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Improved enrichment factor calculations through principal component analysis: Examples from soils near breccia pipe uranium mines, Arizona, USA

March 13, 2019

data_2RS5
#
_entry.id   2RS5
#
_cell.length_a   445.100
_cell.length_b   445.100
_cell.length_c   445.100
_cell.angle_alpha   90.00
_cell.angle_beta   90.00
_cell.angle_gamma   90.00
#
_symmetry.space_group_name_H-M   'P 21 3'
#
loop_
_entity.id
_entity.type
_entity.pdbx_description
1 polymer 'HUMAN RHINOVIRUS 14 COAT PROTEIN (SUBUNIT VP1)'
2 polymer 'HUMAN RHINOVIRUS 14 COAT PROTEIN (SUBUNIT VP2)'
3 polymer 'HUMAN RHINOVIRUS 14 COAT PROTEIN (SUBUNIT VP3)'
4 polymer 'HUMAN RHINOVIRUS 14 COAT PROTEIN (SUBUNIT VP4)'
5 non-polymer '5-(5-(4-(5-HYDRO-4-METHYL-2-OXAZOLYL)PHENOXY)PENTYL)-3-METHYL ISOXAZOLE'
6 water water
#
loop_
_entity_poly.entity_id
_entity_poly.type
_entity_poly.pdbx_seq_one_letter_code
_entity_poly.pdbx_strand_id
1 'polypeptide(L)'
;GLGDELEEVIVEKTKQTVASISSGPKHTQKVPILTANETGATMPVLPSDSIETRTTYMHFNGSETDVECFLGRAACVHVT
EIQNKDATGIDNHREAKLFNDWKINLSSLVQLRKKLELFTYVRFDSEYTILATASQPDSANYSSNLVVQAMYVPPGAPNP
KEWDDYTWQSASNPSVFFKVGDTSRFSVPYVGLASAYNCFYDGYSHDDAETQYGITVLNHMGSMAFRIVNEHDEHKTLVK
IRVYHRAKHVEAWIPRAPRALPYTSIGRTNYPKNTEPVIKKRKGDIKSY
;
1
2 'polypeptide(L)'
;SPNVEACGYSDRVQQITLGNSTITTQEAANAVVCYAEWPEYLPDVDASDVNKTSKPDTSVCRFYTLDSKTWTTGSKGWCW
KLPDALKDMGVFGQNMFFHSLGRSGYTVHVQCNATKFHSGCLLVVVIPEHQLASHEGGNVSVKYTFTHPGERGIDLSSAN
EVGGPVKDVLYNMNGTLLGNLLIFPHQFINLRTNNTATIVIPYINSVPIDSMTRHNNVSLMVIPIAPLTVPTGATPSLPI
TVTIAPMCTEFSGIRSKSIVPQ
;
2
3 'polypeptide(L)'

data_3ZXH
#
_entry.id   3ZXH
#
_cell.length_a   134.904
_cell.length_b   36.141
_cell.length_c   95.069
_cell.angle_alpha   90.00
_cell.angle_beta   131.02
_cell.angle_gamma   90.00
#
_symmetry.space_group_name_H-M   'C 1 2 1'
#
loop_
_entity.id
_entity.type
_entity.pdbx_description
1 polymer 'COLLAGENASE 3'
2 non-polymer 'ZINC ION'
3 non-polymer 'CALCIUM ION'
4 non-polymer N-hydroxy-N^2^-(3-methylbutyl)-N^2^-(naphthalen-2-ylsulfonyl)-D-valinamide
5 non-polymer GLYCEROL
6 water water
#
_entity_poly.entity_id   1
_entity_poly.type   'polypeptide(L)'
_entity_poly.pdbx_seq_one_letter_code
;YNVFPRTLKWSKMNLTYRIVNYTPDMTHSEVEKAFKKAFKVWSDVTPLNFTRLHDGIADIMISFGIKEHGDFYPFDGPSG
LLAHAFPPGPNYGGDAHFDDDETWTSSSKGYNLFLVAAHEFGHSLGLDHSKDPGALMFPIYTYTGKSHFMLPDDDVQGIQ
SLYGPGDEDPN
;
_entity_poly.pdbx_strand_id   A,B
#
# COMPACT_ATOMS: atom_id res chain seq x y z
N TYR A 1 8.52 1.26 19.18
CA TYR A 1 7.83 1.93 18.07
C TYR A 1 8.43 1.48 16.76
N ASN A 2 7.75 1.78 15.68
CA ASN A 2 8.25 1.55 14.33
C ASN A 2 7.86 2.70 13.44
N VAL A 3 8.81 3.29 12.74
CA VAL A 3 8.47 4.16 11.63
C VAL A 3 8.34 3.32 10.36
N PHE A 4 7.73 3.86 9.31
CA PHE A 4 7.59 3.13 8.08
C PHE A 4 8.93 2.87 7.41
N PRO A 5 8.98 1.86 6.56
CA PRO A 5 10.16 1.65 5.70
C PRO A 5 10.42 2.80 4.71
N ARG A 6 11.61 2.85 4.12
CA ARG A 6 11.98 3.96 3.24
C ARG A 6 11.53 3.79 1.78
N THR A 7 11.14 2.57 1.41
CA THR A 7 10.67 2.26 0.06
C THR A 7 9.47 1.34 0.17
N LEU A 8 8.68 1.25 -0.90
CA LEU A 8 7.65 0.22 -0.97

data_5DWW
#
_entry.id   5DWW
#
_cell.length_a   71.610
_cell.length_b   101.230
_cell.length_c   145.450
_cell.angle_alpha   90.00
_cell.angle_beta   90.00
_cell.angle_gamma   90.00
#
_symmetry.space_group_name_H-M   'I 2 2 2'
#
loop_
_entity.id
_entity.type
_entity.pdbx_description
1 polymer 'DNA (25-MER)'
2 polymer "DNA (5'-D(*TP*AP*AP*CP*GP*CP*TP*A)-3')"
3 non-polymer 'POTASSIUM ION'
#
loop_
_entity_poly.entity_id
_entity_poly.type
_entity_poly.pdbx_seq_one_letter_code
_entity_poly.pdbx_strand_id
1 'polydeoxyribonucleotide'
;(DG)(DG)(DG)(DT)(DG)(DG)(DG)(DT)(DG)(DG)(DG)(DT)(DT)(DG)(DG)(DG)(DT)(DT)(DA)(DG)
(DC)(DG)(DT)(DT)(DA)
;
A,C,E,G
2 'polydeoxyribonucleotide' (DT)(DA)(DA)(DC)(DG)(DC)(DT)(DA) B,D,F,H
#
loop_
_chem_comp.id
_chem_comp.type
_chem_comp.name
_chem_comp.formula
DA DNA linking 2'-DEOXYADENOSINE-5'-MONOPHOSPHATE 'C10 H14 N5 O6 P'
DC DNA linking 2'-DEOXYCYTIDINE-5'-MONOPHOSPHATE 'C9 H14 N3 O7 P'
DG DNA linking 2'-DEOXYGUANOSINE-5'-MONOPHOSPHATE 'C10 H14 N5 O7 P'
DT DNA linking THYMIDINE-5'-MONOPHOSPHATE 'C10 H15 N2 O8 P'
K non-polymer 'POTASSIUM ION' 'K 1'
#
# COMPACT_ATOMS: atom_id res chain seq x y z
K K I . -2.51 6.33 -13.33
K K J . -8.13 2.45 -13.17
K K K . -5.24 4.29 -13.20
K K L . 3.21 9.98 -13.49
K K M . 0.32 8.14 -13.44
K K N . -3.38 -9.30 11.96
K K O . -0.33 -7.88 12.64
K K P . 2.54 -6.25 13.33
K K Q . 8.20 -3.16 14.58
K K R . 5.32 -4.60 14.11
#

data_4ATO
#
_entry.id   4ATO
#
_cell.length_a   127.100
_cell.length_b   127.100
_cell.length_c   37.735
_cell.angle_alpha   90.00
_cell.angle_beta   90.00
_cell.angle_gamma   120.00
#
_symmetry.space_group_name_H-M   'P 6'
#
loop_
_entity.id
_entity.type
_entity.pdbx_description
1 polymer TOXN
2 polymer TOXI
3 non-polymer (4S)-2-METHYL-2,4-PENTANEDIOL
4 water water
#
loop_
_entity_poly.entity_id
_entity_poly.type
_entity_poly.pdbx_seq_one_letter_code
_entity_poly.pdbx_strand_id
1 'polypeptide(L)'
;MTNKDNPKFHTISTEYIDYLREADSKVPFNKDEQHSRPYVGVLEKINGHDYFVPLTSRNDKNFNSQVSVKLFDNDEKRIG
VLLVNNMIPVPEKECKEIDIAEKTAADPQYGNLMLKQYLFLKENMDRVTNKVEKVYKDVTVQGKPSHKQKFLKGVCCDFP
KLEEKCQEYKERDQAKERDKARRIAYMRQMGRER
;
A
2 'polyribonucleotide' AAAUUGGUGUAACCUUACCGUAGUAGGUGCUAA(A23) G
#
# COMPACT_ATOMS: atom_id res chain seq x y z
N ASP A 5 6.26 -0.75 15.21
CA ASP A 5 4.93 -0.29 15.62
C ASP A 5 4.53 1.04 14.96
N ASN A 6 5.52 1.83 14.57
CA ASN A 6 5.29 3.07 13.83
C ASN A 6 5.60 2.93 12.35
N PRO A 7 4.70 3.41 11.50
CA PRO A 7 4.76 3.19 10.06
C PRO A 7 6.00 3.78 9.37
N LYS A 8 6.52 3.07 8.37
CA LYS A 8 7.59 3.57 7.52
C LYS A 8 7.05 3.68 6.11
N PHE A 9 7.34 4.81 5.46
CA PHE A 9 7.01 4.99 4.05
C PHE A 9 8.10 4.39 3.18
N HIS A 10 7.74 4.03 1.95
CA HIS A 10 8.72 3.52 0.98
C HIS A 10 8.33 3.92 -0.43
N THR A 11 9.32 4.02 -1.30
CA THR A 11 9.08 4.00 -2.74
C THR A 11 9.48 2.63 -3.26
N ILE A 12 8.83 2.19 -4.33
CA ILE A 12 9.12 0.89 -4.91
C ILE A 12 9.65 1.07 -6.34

The enrichment factor (EF) is a widely used metric for determining how much the presence of an element in a sampling media has increased relative to average natural abundance because of human activity. Calculation of an EF requires the selection of both a background composition and a reference element, choices that can strongly influence the result of the calculation. Here, it is shown how carefully applied, classical principal component analysis (PCA) examined via biplots can guide the selections of background compositions and reference elements. Elemental data were treated using the centered log ratio (CLR) transformation, and multiple subsets of major and trace elements were examined to gain different perspectives. The methodology was applied to a dataset of elemental soil concentrations from around breccia pipe uranium mines in Arizona, U.S.A., with most samples collected via incremental sampling methodology. Storage of ore at the surface creates the potential for wind dispersal of ore-derived material. Uranium was found to be the best individual tracer of dispersal of ore-derived material to nearby soils, with EF values up to 75. Sulfur, As, Mo, and Cu were also enriched but to lesser degrees. The results demonstrate several practical benefits of a PCA in these situations: (1) the ability to identify one or more elements best suited to distinguish a specific source of enrichment from background composition; (2) understanding how background compositions vary within and between sites; (3) identification of samples containing enriched or anthropogenic materials based upon their integrated, multi-element composition. Calculating the most representative EF values is useful for numerical assessment of enrichment, whether anthropogenic or natural. As shown here, however, the PCA and biplot method provide a visual approach that integrates information from all elements for a given subset of data in a manner that yields geochemical insights beyond the power of the EF.